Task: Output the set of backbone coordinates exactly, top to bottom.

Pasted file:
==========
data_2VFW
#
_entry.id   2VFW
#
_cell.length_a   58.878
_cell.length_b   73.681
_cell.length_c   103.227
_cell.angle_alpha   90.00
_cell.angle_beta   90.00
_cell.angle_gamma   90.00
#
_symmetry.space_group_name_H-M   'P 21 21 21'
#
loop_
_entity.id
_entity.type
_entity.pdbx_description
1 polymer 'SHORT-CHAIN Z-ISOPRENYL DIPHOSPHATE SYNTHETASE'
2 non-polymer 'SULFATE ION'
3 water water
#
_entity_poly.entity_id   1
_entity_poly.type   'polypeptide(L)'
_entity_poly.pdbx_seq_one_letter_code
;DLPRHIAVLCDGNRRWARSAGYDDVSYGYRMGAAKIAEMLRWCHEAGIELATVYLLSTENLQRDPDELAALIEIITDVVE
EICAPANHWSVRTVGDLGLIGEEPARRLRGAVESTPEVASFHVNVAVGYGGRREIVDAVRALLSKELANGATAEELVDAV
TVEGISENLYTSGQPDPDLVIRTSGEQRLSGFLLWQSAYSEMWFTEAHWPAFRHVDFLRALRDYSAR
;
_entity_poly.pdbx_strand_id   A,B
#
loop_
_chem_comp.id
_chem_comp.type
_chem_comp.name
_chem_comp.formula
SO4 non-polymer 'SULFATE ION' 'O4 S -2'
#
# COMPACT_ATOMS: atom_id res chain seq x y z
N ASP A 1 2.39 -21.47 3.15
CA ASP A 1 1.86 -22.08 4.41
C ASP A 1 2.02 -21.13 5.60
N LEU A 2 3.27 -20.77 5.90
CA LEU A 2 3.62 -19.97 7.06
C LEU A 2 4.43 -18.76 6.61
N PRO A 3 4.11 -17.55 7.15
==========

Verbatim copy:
data_2VFW
#
_entry.id   2VFW
#
_cell.length_a   58.878
_cell.length_b   73.681
_cell.length_c   103.227
_cell.angle_alpha   90.00
_cell.angle_beta   90.00
_cell.angle_gamma   90.00
#
_symmetry.space_group_name_H-M   'P 21 21 21'
#
loop_
_entity.id
_entity.type
_entity.pdbx_description
1 polymer 'SHORT-CHAIN Z-ISOPRENYL DIPHOSPHATE SYNTHETASE'
2 non-polymer 'SULFATE ION'
3 water water
#
_entity_poly.entity_id   1
_entity_poly.type   'polypeptide(L)'
_entity_poly.pdbx_seq_one_letter_code
;DLPRHIAVLCDGNRRWARSAGYDDVSYGYRMGAAKIAEMLRWCHEAGIELATVYLLSTENLQRDPDELAALIEIITDVVE
EICAPANHWSVRTVGDLGLIGEEPARRLRGAVESTPEVASFHVNVAVGYGGRREIVDAVRALLSKELANGATAEELVDAV
TVEGISENLYTSGQPDPDLVIRTSGEQRLSGFLLWQSAYSEMWFTEAHWPAFRHVDFLRALRDYSAR
;
_entity_poly.pdbx_strand_id   A,B
#
loop_
_chem_comp.id
_chem_comp.type
_chem_comp.name
_chem_comp.formula
SO4 non-polymer 'SULFATE ION' 'O4 S -2'
#
# COMPACT_ATOMS: atom_id res chain seq x y z
N ASP A 1 2.39 -21.47 3.15
CA ASP A 1 1.86 -22.08 4.41
C ASP A 1 2.02 -21.13 5.60
N LEU A 2 3.27 -20.77 5.90
CA LEU A 2 3.62 -19.97 7.06
C LEU A 2 4.43 -18.76 6.61
N PRO A 3 4.11 -17.55 7.15